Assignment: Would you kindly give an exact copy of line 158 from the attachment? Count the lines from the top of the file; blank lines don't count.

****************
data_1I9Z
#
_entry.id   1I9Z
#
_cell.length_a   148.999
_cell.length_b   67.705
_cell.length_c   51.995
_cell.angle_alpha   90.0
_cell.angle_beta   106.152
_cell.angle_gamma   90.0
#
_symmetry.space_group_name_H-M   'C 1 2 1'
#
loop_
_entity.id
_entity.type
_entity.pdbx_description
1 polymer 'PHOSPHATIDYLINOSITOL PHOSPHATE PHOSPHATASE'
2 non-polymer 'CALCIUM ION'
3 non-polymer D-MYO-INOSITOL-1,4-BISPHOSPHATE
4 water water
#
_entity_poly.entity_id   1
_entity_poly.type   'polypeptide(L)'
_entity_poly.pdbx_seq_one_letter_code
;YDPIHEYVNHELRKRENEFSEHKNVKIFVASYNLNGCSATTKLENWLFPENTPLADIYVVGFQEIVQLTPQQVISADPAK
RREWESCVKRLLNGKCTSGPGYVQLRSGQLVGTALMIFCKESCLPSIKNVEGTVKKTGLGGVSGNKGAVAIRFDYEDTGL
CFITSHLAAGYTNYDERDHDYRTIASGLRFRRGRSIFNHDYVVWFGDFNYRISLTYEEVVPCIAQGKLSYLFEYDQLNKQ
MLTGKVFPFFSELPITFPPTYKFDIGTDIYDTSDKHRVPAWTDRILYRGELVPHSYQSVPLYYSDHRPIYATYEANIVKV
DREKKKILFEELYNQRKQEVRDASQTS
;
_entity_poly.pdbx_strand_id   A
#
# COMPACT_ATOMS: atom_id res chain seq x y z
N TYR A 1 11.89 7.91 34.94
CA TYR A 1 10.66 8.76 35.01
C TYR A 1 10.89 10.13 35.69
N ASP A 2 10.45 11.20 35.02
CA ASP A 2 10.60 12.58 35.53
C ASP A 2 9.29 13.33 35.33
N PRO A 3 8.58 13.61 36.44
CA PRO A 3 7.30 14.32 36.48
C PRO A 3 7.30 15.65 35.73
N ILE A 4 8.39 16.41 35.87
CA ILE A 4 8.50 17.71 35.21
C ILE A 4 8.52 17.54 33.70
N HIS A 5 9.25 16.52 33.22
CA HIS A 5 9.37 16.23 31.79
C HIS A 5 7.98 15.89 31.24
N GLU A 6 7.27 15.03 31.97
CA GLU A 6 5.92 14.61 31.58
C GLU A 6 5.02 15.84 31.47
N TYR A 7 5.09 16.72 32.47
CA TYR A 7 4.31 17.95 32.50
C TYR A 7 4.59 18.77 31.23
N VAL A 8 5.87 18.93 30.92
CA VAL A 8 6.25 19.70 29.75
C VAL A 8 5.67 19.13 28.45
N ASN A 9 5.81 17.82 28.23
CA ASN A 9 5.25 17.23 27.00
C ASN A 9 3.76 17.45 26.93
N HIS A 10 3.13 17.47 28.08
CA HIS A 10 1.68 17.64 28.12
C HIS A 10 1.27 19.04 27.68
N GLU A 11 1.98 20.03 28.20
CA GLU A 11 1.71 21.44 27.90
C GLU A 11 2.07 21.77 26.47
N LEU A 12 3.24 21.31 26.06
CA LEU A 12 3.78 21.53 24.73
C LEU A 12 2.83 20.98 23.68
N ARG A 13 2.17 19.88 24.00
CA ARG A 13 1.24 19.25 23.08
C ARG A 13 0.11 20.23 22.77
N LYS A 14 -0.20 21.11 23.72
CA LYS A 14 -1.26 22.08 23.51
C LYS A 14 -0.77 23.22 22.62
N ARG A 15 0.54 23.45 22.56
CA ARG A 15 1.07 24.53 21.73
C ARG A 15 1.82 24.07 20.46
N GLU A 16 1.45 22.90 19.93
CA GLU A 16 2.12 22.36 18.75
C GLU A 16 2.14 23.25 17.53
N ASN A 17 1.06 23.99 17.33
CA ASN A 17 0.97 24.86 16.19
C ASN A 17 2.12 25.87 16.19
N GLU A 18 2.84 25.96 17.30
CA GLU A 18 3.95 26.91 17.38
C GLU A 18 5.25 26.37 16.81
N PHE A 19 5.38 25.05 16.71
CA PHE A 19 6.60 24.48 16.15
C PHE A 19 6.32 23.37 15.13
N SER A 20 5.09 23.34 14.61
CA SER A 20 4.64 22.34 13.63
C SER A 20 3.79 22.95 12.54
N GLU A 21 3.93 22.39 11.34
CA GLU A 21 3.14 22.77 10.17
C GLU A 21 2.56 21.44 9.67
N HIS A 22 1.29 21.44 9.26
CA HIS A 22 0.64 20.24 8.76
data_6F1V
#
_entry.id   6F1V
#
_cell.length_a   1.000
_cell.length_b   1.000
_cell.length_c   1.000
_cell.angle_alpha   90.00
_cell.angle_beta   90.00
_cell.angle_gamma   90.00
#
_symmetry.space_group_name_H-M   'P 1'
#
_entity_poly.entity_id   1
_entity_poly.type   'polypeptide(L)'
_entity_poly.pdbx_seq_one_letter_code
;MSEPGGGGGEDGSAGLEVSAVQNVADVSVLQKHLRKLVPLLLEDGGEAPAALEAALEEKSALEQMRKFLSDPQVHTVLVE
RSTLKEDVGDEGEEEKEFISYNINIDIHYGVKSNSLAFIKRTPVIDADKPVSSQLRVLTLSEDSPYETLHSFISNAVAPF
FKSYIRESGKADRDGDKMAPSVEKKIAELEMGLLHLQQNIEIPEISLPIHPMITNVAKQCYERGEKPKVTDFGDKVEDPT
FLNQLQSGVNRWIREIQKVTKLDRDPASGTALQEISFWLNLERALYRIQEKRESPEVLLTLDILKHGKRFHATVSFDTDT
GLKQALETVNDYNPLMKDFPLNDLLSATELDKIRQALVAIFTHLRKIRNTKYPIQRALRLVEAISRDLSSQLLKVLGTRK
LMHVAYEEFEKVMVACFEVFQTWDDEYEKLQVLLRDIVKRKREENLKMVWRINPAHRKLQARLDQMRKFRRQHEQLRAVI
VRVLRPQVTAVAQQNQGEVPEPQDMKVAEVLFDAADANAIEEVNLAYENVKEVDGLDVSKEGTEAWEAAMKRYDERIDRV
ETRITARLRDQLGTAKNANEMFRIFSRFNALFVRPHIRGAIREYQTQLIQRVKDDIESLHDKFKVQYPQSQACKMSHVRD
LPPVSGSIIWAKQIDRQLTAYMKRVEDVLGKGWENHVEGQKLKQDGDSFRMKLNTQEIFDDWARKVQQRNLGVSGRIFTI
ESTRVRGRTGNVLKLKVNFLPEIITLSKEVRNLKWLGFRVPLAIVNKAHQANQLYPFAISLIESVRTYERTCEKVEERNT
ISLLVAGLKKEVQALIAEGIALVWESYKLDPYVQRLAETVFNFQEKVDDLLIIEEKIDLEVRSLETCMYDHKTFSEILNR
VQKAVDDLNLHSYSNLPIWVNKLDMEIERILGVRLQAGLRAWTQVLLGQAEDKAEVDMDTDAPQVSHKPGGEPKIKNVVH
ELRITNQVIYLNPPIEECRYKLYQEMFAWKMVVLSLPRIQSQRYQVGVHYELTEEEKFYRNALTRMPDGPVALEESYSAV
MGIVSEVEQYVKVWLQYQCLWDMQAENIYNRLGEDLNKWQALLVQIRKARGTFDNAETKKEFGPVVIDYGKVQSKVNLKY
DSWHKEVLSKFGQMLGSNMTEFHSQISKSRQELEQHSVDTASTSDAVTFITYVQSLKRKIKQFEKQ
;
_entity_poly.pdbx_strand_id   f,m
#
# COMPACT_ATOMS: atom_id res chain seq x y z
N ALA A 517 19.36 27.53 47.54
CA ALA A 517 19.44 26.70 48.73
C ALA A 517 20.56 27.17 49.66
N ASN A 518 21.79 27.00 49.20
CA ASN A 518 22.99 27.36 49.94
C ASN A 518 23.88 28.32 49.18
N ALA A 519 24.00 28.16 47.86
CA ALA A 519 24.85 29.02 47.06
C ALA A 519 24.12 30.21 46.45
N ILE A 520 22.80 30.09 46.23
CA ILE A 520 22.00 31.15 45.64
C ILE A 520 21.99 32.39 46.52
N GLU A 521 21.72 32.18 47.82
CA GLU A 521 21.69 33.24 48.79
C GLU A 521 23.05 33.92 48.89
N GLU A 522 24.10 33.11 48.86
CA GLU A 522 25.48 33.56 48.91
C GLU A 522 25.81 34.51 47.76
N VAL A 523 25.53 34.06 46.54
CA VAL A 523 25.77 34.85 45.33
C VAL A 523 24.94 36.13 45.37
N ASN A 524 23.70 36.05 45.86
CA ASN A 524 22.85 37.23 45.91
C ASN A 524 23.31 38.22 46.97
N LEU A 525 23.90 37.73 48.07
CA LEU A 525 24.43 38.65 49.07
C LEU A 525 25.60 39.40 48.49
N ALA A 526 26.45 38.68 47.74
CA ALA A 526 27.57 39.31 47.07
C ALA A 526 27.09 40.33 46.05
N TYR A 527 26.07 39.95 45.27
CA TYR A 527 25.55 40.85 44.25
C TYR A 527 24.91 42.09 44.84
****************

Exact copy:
C ASN A 524 23.31 38.22 46.97